The first step is awareness. Before speaking your truth or setting new boundaries, we need to FEEL our truth in our body and heart. We need to explore and discern the fawning reflex, how it feels as distinct from our authentic feelings and truth.

Once we begin to recognize the fawning pattern and how unsatisfying it is, we might immediately want to change it, to stop behaving and performing to please others, and instead to speak up etc. We start to see that we are saying 'yes' when we don't want to, and we think we need to change that behavior right away. We focus on trying to change the performing aspect of fawning in our relationships before we've connected to how it feels within, before we've explored the roots of it.

The key to deeply transforming this pattern is to start exploring the freeze/disconnection from within - as we experience it in our body, heart, beliefs and behaviors. Go into the body first, feel our 'no', our 'yes', our confusion, our fears, our boundaries and get intimately familiar with how they feel in our gut, posture, bones, our heart and whole being. We can continue further by somatically inquiring into the roots and origins of this pattern as we do with EP.

Fawning can take some time and practice to unravel. We don't want to suddenly expect to start saying our truth or setting boundaries with others when we've had years of not even being aware of them. It's unrealistic and unkind to oneself to expect a leap like that. When we do start speaking our truth and setting boundaries, it will likely bring up all sorts of emotions, fears, sadness and anger. We've likely had years when we weren't supported by others to do that, we were praised and rewarded for submersing our own needs to please others, over and over. We may have developed an identity of being "nice, cooperative, diplomatic, helpful, kind" etc. This process needs whatever time it takes. We can relax into the adventure and get support. This is what Embodied Processing is for.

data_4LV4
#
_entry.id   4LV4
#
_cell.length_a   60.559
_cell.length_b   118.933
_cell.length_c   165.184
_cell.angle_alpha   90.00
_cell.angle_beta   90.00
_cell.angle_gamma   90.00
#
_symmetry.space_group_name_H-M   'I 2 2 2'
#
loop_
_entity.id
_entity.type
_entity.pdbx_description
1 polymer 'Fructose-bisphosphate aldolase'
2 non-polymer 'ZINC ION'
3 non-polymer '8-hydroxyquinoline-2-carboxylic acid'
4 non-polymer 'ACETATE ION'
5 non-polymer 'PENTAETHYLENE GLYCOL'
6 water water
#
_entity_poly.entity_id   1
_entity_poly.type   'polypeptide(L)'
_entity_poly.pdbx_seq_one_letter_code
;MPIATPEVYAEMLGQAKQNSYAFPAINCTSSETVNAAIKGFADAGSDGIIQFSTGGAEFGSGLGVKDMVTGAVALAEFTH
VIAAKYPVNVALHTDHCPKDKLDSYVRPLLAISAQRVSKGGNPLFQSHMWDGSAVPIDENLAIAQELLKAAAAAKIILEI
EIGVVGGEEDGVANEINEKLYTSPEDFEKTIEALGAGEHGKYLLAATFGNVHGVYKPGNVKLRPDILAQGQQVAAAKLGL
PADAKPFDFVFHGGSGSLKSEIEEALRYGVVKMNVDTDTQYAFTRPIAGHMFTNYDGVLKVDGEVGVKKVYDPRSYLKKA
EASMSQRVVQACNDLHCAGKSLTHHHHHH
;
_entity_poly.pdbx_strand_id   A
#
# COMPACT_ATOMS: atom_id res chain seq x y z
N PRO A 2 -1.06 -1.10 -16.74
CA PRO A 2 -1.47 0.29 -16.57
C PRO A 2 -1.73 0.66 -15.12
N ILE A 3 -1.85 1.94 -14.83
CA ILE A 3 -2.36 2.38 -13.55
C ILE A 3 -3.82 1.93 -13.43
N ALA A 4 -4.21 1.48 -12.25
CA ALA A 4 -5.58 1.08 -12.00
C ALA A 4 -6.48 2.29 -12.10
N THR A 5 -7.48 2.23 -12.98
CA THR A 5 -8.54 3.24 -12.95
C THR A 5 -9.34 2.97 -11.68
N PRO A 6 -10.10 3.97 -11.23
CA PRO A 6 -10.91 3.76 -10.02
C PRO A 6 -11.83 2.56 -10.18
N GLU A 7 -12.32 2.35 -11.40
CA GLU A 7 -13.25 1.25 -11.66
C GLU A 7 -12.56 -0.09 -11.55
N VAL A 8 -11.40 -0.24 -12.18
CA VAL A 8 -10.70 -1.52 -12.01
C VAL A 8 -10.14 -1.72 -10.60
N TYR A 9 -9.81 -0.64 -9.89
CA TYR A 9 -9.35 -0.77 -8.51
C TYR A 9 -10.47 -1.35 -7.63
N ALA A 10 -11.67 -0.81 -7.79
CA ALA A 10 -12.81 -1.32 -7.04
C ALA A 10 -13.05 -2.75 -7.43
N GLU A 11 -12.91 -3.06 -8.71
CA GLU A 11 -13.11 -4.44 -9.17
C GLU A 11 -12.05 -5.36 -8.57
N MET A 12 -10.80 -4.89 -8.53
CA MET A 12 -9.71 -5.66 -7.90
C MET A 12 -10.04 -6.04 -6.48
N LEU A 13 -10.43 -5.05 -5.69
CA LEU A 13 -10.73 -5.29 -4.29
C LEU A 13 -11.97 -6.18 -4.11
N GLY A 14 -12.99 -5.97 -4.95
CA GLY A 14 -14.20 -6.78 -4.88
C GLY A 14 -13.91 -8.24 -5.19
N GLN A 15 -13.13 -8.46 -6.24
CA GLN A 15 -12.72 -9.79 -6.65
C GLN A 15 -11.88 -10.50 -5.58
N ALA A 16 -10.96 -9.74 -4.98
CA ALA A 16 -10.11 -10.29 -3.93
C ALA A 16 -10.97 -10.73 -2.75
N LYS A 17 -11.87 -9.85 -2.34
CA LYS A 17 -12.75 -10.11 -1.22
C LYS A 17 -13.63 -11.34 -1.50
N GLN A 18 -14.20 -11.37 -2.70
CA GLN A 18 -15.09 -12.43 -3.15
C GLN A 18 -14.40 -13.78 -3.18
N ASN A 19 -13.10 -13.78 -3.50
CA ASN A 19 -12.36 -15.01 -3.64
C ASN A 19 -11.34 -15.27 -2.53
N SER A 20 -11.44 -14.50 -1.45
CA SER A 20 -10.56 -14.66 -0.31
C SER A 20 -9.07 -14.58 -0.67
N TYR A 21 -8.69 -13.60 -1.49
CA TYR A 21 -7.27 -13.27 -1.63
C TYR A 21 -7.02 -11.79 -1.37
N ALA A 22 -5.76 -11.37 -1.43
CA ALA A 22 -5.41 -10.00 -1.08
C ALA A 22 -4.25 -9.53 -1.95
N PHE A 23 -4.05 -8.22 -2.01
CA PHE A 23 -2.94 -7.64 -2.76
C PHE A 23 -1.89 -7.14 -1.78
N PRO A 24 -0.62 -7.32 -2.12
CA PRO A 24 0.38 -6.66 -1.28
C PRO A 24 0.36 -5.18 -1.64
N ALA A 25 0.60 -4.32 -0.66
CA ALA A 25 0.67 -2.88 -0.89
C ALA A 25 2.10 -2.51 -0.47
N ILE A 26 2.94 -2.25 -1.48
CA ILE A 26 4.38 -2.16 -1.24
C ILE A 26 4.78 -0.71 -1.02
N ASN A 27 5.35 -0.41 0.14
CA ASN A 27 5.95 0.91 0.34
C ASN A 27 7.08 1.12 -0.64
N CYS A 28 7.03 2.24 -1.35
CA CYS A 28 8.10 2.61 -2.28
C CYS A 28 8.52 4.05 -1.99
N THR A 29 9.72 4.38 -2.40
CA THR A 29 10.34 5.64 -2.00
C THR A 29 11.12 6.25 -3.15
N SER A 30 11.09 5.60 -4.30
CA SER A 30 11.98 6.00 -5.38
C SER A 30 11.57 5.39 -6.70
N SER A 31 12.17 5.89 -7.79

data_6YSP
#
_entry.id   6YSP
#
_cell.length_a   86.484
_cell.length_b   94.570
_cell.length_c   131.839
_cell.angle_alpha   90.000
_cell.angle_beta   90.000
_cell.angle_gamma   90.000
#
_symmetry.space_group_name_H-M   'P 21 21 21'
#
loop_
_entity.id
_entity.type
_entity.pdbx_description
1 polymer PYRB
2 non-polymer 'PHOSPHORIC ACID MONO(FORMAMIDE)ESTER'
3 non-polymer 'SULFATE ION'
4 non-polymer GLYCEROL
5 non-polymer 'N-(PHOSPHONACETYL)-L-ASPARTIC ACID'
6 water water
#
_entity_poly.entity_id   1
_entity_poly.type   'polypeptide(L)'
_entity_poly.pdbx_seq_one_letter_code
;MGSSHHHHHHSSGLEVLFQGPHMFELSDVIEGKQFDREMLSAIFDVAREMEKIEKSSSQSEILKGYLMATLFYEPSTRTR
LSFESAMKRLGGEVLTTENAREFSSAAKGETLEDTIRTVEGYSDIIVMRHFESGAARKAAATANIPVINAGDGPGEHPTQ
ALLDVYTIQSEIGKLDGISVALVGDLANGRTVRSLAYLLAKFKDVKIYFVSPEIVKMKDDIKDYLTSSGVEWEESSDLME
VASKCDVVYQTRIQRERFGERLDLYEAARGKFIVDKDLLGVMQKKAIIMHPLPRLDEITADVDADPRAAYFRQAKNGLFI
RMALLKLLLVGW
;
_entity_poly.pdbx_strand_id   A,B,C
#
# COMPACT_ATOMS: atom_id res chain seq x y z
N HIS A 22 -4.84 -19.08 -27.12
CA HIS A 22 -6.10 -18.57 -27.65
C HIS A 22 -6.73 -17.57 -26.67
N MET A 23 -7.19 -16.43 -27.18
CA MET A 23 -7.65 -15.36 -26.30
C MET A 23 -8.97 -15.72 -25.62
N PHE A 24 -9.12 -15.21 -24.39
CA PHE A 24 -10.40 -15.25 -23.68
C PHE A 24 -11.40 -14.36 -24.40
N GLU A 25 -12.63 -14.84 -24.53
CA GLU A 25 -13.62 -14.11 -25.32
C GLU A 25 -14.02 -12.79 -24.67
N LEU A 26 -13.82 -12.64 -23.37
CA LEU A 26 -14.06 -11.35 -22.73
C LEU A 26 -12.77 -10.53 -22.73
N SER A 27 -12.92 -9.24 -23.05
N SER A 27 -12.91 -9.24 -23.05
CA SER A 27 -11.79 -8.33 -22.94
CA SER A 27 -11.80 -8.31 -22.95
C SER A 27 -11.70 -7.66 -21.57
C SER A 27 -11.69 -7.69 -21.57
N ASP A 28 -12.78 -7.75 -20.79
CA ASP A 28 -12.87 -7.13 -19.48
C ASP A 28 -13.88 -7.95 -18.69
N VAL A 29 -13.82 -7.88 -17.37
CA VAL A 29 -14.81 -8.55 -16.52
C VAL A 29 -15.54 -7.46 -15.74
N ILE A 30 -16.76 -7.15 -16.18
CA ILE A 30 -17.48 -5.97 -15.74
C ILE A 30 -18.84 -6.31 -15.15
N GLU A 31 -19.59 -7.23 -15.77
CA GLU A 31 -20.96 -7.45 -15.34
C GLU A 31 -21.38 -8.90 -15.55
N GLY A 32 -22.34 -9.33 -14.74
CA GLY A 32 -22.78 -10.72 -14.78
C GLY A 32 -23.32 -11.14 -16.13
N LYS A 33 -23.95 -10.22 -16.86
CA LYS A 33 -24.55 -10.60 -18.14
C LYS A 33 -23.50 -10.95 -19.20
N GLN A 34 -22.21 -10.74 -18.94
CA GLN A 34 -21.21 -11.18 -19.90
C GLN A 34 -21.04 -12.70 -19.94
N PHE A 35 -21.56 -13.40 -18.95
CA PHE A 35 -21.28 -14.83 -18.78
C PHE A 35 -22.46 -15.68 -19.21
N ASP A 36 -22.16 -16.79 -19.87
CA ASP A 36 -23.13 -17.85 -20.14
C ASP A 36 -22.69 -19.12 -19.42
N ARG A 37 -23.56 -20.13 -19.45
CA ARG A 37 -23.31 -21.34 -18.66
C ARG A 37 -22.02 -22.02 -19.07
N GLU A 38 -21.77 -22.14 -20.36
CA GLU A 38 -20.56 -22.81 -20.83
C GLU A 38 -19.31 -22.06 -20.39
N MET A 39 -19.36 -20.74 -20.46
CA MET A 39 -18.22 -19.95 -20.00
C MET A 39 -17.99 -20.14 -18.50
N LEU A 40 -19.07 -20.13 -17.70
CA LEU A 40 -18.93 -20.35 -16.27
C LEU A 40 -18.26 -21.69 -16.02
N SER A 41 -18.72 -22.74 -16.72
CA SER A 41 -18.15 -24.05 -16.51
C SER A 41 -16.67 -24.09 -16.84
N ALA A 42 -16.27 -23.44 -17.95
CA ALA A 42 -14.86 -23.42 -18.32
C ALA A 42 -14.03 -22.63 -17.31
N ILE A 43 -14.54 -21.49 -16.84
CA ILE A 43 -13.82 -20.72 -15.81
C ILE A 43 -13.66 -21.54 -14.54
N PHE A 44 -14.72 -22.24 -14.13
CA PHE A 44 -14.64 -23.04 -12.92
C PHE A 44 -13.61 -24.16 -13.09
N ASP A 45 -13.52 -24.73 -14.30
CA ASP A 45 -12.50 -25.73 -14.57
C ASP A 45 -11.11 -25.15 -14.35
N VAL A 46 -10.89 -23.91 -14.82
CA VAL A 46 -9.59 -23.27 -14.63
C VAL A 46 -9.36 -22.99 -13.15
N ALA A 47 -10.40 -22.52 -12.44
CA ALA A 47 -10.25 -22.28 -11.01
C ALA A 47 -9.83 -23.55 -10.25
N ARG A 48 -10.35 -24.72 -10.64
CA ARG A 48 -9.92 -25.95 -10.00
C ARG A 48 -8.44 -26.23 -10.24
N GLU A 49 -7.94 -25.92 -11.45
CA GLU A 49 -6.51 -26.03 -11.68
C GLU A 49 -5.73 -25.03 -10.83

As we do this - processing, dismantling and completing the nervous system activations, - we connect with our truth and clarify our boundaries. The outward performing and people pleasing behaviors naturally and easily drop away and are replaced with clear communication and connection from our authentic depths. (Again – this takes time and practice and probably lots of messiness along the way).


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Let’s not pathologize fawning. I believe there is ‘gold’ in even our dysfunctional behaviors. But it takes some work to access it. Being stuck in the fawning pattern is not satisfying. It can cause suffering when it’s no longer an effective response to current situations and has a whole range of problematic consequences in our lives.

Yet there is a deep gift in this pattern that we can set free. After exploring, and processing the origins of fawning the gift may be revealed. The ability to temporarily set aside our needs and preferences in order to meet the needs of others, or collaborate and contribute to the tribe - this can be a precious capacity and offering.

The distinction here is that it is a conscious choice and a temporary setting aside of one’s personal needs, for the good of the whole or another person. The unconscious ‘freeze’ aspect is replaced with a conscious choosing to set aside my need or preference. The ‘please others’ behavior is replaced with a conscious gifting. A super important difference is that we are still in touch with our own needs and limits. We don’t cross our own boundaries but we notice where we can be flexible. This contributes to connecting in the relational field we share with others.


- Written by Angela MacLeod (Embodied Processing Senior Practitioner)